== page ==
3- Everybody and their cousins will invite you for a meal. This from house to house hooping can get overwhelming since everyone wants to host you. Our solution was to rent a hall and have a luncheon for friends and family. Whoever wanted to see us came and it was a very stress free function.

    4- Don't jump full in with the "fit in by doing everything Indian". The truth is we will never fit in so wear what you like and feel comfortable in as long as is modest and respectful, leave the full face makeup behind. You don't feel like eating Indian food 3 times a day, ask future MIL for a chili cheese toast (she will be delighted to make it for you) or some grilled chicken with veggies.

    5- You don't feel / want to touch elders feet; you don't have to. They know you are a foreigner and while they will be delighted if you do, they are not going to reject you if you don't.

    Hope this helps,

    Millie B

    1. Fantastic tips. I love the part about waiting til the end to visit family. There are just endless people to visit! It is true that we will never fit matter how hard we try...

  3. Argh this all sounds so scary LOL. Is there anything someone can do to prepare yourself (mentally, and physically) for meeting the Indian in laws, and the rest of the family. And is there anything i NEED to pack that i cant get easily over there.

    1. Ah, is not that scary. Just don't over think anything and have an open mind. Be respectful of their way of life but nicely put your foot down when needed. Your significant other should also have a talk with them before hand and explain the differences between cultures. Most likely they will be as nervous as you :)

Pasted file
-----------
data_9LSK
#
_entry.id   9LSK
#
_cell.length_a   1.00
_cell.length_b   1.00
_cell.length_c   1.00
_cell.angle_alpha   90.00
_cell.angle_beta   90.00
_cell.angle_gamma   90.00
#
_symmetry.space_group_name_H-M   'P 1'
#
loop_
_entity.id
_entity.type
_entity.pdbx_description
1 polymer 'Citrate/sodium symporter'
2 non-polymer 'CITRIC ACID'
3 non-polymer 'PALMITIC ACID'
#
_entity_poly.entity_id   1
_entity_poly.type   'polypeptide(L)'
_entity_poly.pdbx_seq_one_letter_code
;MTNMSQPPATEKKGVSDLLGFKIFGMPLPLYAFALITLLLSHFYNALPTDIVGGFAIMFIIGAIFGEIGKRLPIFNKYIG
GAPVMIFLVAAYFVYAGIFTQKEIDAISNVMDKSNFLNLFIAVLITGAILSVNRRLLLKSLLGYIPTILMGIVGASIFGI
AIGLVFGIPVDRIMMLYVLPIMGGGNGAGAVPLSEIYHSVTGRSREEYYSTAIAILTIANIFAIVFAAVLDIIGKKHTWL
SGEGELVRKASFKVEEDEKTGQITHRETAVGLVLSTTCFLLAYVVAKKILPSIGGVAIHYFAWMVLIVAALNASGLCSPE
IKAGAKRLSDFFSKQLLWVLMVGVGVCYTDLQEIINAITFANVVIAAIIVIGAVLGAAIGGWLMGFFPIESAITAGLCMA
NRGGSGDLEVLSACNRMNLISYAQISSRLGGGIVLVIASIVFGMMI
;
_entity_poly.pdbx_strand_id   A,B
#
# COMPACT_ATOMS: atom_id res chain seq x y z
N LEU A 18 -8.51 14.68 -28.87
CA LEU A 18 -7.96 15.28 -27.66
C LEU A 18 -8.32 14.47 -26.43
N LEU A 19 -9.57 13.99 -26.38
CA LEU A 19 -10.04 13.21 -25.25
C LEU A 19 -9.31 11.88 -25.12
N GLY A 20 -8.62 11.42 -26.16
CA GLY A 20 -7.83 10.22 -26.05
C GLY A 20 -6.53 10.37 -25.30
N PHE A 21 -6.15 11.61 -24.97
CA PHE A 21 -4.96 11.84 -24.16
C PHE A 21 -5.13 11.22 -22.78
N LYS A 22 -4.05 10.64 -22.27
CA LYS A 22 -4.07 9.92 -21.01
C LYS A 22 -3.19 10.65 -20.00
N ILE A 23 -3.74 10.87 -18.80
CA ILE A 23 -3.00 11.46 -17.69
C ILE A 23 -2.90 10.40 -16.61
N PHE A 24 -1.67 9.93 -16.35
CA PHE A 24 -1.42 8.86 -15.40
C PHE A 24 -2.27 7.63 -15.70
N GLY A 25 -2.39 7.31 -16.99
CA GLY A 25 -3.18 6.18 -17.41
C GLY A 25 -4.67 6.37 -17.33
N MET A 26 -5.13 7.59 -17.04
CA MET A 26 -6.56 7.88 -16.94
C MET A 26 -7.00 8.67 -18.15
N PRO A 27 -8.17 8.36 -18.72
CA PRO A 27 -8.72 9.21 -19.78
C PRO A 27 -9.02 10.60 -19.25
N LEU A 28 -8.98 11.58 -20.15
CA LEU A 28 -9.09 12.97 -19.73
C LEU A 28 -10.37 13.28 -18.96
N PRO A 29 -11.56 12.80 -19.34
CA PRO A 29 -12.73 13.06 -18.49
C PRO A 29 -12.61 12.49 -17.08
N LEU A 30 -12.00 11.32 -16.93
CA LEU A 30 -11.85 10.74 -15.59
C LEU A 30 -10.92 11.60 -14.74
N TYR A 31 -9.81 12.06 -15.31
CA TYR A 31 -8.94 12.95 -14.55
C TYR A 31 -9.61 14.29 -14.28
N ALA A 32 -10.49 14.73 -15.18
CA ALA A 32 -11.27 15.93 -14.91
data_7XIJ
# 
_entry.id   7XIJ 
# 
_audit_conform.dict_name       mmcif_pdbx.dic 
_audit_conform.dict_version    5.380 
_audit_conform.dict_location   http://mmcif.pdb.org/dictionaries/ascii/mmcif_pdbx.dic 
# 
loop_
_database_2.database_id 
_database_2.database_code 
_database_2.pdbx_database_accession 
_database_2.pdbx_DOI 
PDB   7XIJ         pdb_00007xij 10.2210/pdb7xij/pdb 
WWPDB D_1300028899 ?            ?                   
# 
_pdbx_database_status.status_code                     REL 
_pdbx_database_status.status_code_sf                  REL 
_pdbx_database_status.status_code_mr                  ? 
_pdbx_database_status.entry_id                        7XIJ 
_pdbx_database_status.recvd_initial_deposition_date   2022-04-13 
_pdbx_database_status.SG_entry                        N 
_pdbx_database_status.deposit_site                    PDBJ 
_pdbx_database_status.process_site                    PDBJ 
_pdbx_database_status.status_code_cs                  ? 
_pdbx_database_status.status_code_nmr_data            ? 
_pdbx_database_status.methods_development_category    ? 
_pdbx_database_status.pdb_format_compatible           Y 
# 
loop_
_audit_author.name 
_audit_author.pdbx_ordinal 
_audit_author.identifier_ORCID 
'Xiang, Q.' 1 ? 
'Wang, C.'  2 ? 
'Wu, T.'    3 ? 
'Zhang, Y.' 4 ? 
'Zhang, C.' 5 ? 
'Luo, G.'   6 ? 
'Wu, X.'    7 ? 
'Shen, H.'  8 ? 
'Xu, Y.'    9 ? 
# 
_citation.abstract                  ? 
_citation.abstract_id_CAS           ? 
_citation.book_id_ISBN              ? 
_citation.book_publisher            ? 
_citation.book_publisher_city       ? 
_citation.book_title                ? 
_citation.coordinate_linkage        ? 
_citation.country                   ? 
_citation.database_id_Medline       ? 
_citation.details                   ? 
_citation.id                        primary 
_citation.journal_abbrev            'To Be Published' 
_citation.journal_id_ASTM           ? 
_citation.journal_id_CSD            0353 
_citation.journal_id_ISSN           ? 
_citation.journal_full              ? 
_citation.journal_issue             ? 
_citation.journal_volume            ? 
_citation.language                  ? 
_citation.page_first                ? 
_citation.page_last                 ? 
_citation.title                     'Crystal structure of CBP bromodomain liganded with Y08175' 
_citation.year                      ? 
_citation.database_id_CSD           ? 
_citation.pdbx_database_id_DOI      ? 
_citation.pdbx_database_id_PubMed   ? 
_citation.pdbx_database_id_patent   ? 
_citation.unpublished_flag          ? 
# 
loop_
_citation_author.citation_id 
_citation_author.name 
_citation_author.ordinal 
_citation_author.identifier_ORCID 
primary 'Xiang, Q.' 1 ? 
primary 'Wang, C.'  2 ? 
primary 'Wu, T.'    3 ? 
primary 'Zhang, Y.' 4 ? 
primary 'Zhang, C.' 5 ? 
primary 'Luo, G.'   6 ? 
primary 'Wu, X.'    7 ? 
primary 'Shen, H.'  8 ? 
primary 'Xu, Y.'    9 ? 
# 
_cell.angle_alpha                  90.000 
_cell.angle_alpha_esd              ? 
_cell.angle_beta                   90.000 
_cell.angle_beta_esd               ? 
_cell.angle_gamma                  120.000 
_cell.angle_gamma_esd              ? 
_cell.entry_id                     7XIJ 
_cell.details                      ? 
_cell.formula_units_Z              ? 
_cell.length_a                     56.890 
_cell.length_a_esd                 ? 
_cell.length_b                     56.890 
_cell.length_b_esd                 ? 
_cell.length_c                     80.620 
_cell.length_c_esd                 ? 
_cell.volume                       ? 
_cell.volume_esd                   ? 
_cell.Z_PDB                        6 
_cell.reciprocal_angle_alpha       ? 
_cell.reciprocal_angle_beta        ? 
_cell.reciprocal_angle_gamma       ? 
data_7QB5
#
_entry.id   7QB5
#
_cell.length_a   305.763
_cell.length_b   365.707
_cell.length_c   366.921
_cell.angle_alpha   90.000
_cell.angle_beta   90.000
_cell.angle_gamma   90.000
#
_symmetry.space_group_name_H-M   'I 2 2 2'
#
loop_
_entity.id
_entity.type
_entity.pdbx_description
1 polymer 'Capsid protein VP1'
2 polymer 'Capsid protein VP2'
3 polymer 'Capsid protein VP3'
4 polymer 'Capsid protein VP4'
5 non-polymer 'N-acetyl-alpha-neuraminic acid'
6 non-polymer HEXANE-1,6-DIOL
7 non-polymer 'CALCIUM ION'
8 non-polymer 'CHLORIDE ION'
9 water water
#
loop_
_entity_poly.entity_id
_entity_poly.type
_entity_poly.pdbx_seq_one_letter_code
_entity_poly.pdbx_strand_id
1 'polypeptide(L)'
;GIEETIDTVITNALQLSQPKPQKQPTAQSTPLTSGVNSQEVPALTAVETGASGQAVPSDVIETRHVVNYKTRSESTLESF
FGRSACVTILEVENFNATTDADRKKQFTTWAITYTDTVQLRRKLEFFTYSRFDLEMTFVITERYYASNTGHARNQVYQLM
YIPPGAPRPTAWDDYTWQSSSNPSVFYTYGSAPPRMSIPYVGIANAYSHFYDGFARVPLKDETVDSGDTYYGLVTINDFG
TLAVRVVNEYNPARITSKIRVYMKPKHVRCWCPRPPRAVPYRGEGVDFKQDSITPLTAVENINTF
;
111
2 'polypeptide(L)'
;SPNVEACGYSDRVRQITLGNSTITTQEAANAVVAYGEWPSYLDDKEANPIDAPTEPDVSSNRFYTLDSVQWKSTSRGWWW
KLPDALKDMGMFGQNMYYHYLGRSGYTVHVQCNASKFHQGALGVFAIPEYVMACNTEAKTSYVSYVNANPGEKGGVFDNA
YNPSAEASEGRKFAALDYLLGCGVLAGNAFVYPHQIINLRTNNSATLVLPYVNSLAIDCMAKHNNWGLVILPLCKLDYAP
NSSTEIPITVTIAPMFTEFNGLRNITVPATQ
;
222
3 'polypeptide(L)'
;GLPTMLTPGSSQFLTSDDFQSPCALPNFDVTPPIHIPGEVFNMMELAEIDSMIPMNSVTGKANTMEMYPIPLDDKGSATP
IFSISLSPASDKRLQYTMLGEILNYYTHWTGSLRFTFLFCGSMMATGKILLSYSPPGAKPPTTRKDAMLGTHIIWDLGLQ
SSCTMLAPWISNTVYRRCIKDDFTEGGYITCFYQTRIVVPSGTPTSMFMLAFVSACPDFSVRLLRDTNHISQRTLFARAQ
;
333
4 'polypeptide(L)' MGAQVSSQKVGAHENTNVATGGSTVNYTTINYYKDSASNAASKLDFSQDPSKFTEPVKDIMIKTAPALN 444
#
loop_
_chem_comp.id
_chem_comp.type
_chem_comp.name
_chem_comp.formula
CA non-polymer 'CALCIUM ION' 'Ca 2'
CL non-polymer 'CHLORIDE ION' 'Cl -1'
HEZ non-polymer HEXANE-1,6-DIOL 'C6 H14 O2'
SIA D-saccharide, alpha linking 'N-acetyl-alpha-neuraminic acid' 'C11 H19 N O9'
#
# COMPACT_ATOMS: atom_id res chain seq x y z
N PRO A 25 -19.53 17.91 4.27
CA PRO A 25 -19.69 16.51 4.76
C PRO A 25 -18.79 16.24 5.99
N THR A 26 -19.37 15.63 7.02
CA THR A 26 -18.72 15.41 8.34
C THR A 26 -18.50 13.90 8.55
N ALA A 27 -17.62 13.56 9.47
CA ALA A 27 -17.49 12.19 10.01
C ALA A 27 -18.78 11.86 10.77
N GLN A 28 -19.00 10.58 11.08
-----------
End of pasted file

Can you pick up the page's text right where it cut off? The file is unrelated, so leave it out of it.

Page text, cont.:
They will feed you to no end even if you tell them you are about to burst. I was never forced feed because I just said no thank you from the very beginning. Stay strong and don't do anything that makes you uncomfortable.

      Mentally, make sure you get your time alone to decompress. You will need a thick skin for this one because Indians (and my family) have no clue what personal space means. Other than that, just be yourself; your partner will help you along the way.

      Physically, get your immunizations in order. Ask your doctor to give you some Cipro (good antibiotic for stomach illness - ah the dreaded Delhi Belly) and buy Imodium. Also take aspirin, cough drops (India is very dusty and your throat will tell you), cold medicine and any medication that you take on a daily basis if any. Whatever hygiene products you use, take with you if you don't want to buy in India. Get individually wrapped wet wipes and keep a stash in your purse. I also carried a roll of toilet paper and a small hand sanitizer in my tote. Stay hydrated (bottle water please) and be careful with street food. Comfy shoes are a must. Good brands are Jambu, Ahnu, Skechers and Merrell to name a few. Leggings and tunics that go down your butt are always a safe dress bet. Take a couple of scarves but you can also buy them there; they are gorgeous.

      If you are talking about taking gifts in your last sentence, is up to you and your SO. We took a woman and man watch for the parents, lipstick, travel size gift sets from the body shop and some candy for the girls. Oh and this is going to sound weird, but take something for the maid; you will make her day. We got her a hand and feet care set and she was beyond herself.

      Just have a good time :)

      Millie B